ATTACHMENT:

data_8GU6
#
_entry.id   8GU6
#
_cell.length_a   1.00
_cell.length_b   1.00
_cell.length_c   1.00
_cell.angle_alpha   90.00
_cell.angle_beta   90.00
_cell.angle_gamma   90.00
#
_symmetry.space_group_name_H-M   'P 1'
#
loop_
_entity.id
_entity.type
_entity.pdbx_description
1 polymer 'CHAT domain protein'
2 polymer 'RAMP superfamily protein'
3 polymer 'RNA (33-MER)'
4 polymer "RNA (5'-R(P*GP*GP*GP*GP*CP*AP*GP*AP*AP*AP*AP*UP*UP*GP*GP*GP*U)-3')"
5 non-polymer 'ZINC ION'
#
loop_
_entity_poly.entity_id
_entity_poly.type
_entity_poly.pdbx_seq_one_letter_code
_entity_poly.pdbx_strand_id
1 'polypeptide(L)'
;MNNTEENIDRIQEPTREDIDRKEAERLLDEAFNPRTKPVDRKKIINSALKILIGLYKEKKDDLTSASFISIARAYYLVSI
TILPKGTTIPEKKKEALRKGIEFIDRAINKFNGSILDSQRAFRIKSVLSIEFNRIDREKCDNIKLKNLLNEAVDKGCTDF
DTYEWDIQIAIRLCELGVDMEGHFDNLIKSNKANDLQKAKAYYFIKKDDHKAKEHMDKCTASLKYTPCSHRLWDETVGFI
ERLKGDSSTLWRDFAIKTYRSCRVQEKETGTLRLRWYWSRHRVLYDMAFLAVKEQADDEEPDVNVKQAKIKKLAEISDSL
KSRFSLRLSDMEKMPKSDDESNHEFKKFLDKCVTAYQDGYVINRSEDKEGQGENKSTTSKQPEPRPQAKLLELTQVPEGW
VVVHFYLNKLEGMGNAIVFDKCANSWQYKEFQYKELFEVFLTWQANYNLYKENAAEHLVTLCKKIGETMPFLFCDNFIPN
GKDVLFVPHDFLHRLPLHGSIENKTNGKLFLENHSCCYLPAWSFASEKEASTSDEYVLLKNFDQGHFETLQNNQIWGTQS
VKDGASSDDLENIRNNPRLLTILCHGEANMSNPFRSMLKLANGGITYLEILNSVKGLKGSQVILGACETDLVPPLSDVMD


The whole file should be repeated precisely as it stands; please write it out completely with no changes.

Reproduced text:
data_8GU6
#
_entry.id   8GU6
#
_cell.length_a   1.00
_cell.length_b   1.00
_cell.length_c   1.00
_cell.angle_alpha   90.00
_cell.angle_beta   90.00
_cell.angle_gamma   90.00
#
_symmetry.space_group_name_H-M   'P 1'
#
loop_
_entity.id
_entity.type
_entity.pdbx_description
1 polymer 'CHAT domain protein'
2 polymer 'RAMP superfamily protein'
3 polymer 'RNA (33-MER)'
4 polymer "RNA (5'-R(P*GP*GP*GP*GP*CP*AP*GP*AP*AP*AP*AP*UP*UP*GP*GP*GP*U)-3')"
5 non-polymer 'ZINC ION'
#
loop_
_entity_poly.entity_id
_entity_poly.type
_entity_poly.pdbx_seq_one_letter_code
_entity_poly.pdbx_strand_id
1 'polypeptide(L)'
;MNNTEENIDRIQEPTREDIDRKEAERLLDEAFNPRTKPVDRKKIINSALKILIGLYKEKKDDLTSASFISIARAYYLVSI
TILPKGTTIPEKKKEALRKGIEFIDRAINKFNGSILDSQRAFRIKSVLSIEFNRIDREKCDNIKLKNLLNEAVDKGCTDF
DTYEWDIQIAIRLCELGVDMEGHFDNLIKSNKANDLQKAKAYYFIKKDDHKAKEHMDKCTASLKYTPCSHRLWDETVGFI
ERLKGDSSTLWRDFAIKTYRSCRVQEKETGTLRLRWYWSRHRVLYDMAFLAVKEQADDEEPDVNVKQAKIKKLAEISDSL
KSRFSLRLSDMEKMPKSDDESNHEFKKFLDKCVTAYQDGYVINRSEDKEGQGENKSTTSKQPEPRPQAKLLELTQVPEGW
VVVHFYLNKLEGMGNAIVFDKCANSWQYKEFQYKELFEVFLTWQANYNLYKENAAEHLVTLCKKIGETMPFLFCDNFIPN
GKDVLFVPHDFLHRLPLHGSIENKTNGKLFLENHSCCYLPAWSFASEKEASTSDEYVLLKNFDQGHFETLQNNQIWGTQS
VKDGASSDDLENIRNNPRLLTILCHGEANMSNPFRSMLKLANGGITYLEILNSVKGLKGSQVILGACETDLVPPLSDVMD